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Confidence Will Change Your World

The word confidence means to go forward with faith. Self-confidence causes you to act. It is bold but not overbearing. It dispels doubt and fear. It is personal power. Ralph Ellison said, “Power doesn’t have to show off. Power is confident, self-assuring, self-starting and self-stopping, self-warming and self-justifying. When you have it, you know it.”  When you have confidence in yourself, you gain confidence in others. Great leaders have great confidence. It is attractive, focused and contagious. Many military leaders were known for their supreme confidence on the battlefield. One of those was Napoleon Bonaparte. The Duke of Wellington said,  “In my opinion Napoleon’s presence on the field of battle was the equivalent of 100,000 additional troops. His very name acquired a mythical power and his supreme confidence of himself was transferred as if by magic to those serving under his command.” No wonder so many people followed him! Confidence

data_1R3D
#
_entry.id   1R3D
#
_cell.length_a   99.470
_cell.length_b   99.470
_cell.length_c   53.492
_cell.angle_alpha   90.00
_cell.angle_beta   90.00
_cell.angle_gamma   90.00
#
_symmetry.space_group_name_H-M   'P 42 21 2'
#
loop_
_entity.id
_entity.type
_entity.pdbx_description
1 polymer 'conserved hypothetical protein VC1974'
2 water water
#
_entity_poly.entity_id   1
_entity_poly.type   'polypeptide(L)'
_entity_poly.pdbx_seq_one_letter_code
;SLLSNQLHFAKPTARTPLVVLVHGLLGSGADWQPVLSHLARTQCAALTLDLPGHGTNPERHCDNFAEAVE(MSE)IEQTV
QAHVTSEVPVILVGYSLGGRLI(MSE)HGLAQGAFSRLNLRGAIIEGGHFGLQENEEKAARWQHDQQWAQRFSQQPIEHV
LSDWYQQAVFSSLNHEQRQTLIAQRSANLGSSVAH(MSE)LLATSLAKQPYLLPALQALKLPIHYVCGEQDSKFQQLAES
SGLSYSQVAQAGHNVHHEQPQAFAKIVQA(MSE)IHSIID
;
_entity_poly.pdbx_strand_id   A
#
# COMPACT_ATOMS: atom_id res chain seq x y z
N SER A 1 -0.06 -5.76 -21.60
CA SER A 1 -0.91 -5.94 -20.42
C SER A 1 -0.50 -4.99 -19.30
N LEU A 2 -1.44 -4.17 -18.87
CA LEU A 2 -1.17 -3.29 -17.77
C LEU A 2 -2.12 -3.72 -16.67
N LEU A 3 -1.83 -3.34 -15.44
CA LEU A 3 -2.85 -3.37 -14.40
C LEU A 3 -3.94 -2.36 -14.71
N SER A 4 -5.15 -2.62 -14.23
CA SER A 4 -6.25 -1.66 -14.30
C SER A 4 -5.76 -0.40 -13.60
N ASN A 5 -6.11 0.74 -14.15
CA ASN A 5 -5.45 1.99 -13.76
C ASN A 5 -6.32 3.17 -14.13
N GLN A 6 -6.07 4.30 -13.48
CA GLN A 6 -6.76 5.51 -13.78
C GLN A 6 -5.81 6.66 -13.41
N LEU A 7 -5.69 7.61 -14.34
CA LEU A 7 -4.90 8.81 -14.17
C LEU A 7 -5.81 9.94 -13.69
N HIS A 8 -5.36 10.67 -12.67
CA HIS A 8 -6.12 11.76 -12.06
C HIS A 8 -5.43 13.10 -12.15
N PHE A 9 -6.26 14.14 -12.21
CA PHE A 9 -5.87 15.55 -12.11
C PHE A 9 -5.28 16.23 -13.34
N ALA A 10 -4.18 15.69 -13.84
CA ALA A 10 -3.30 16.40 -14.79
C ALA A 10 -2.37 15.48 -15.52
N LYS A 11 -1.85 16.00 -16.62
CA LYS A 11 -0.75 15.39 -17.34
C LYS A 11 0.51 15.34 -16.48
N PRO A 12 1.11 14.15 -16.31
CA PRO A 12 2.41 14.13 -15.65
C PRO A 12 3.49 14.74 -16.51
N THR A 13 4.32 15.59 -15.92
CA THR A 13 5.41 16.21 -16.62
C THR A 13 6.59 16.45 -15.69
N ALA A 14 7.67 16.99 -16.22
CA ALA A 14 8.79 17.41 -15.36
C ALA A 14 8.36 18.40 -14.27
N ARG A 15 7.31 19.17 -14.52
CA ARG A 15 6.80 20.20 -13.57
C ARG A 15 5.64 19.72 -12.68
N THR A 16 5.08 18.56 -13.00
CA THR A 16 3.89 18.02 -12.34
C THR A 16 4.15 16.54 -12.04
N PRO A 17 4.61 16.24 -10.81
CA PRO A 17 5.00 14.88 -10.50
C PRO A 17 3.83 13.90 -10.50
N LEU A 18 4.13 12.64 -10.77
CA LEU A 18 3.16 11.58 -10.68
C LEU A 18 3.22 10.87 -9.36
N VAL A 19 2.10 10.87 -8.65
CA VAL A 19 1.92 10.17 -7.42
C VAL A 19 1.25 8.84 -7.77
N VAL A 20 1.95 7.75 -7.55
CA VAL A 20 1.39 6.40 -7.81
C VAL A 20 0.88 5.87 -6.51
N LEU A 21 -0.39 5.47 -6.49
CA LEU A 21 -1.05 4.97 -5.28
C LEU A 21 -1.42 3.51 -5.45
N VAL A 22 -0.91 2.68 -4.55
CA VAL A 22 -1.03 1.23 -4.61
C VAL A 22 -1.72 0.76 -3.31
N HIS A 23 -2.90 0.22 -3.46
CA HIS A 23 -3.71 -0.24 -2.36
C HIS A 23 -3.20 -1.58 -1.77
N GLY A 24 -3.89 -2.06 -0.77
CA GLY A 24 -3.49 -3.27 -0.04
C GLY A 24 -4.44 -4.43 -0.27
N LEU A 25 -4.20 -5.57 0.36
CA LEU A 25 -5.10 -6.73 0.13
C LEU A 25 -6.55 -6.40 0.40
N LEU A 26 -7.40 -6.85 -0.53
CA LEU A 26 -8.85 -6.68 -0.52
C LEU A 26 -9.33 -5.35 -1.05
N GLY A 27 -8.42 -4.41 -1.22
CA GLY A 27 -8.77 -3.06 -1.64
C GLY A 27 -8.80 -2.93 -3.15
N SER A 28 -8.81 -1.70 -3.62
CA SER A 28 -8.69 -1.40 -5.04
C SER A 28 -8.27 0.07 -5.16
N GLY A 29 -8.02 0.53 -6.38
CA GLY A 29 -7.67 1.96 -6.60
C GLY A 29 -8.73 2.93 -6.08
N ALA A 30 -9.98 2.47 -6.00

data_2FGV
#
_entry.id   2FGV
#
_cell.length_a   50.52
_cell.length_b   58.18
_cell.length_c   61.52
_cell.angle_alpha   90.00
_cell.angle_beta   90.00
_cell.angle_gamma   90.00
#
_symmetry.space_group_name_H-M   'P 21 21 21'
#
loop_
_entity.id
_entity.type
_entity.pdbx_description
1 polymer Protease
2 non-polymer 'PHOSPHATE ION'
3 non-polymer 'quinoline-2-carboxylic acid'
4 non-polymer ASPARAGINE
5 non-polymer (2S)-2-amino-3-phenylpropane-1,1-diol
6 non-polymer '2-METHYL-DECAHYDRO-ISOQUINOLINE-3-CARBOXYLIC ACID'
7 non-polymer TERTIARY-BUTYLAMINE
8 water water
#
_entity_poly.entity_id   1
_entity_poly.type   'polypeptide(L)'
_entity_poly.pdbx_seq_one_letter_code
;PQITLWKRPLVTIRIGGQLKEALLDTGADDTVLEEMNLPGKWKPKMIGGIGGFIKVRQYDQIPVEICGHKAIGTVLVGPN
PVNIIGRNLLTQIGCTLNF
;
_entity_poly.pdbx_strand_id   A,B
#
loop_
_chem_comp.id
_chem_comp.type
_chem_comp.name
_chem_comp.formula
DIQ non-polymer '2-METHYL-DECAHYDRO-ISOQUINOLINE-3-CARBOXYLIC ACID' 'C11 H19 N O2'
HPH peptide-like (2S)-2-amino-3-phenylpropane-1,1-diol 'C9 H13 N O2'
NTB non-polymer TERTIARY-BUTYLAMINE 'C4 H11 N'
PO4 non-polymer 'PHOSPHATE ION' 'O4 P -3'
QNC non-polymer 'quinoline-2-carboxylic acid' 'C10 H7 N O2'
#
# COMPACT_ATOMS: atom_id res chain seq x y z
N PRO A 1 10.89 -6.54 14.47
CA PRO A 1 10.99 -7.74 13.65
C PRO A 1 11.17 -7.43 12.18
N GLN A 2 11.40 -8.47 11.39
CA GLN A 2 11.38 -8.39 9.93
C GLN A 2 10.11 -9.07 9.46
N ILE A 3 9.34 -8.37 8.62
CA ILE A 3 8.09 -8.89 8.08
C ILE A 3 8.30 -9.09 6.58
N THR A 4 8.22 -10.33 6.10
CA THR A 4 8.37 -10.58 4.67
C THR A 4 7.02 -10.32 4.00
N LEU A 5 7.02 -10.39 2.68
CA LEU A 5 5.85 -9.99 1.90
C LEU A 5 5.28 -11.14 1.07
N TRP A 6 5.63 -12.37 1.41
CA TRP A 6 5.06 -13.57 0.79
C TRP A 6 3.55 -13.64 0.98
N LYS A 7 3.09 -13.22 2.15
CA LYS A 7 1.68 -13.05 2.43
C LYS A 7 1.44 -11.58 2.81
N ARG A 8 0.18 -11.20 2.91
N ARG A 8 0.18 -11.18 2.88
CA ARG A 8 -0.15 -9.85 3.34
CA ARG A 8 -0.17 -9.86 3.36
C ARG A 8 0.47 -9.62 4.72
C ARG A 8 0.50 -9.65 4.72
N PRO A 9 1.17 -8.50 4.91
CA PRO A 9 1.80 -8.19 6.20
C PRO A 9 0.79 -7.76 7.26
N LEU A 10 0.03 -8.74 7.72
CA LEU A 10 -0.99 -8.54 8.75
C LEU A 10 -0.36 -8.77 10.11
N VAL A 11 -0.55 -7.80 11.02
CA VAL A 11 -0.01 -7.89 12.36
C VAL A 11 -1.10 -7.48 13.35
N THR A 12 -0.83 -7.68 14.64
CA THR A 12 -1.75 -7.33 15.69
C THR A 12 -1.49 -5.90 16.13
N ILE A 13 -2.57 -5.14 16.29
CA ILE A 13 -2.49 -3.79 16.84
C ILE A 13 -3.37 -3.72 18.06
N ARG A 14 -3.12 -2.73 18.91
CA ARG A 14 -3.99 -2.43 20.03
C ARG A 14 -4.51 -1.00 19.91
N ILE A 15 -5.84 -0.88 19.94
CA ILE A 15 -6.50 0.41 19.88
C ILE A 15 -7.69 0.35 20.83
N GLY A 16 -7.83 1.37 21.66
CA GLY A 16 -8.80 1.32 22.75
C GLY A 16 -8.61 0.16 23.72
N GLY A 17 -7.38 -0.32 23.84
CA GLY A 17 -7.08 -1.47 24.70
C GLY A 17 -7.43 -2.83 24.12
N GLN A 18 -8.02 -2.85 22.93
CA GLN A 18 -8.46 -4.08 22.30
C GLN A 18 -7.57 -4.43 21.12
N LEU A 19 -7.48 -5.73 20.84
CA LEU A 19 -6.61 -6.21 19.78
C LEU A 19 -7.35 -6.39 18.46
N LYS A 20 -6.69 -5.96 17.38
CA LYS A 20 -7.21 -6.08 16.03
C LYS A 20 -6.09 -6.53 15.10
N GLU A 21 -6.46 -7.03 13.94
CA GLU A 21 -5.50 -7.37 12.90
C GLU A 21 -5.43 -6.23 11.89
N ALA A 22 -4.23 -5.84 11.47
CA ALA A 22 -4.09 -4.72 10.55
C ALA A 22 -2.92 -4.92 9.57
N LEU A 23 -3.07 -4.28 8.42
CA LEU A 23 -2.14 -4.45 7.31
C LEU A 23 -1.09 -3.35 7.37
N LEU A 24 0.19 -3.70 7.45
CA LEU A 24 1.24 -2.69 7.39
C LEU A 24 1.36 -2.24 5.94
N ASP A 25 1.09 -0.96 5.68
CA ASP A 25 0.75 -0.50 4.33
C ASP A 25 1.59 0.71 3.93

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Investments Lead To Stories

Investments in people lead to stories. And the stories that are told invariably build the influence and reputation of the one doing the investing.   Think about it: -When you have exceptional service at a restaurant, what do you do? You tell the story. -When your boss does something extra special for you, what do you do? You tell the story. -When a friend goes out of their way to help you, what do you do? You tell the story. We love it when someone invests in us by providing exceptional attention and service, and because it is so unexpected or unusual, we almost always share.   One of my clients is Subway. I speak to their franchisees and managers quite often and when I do I always share a simple experience to illustrate this point. I was eating in a subway once in the middle of the afternoon and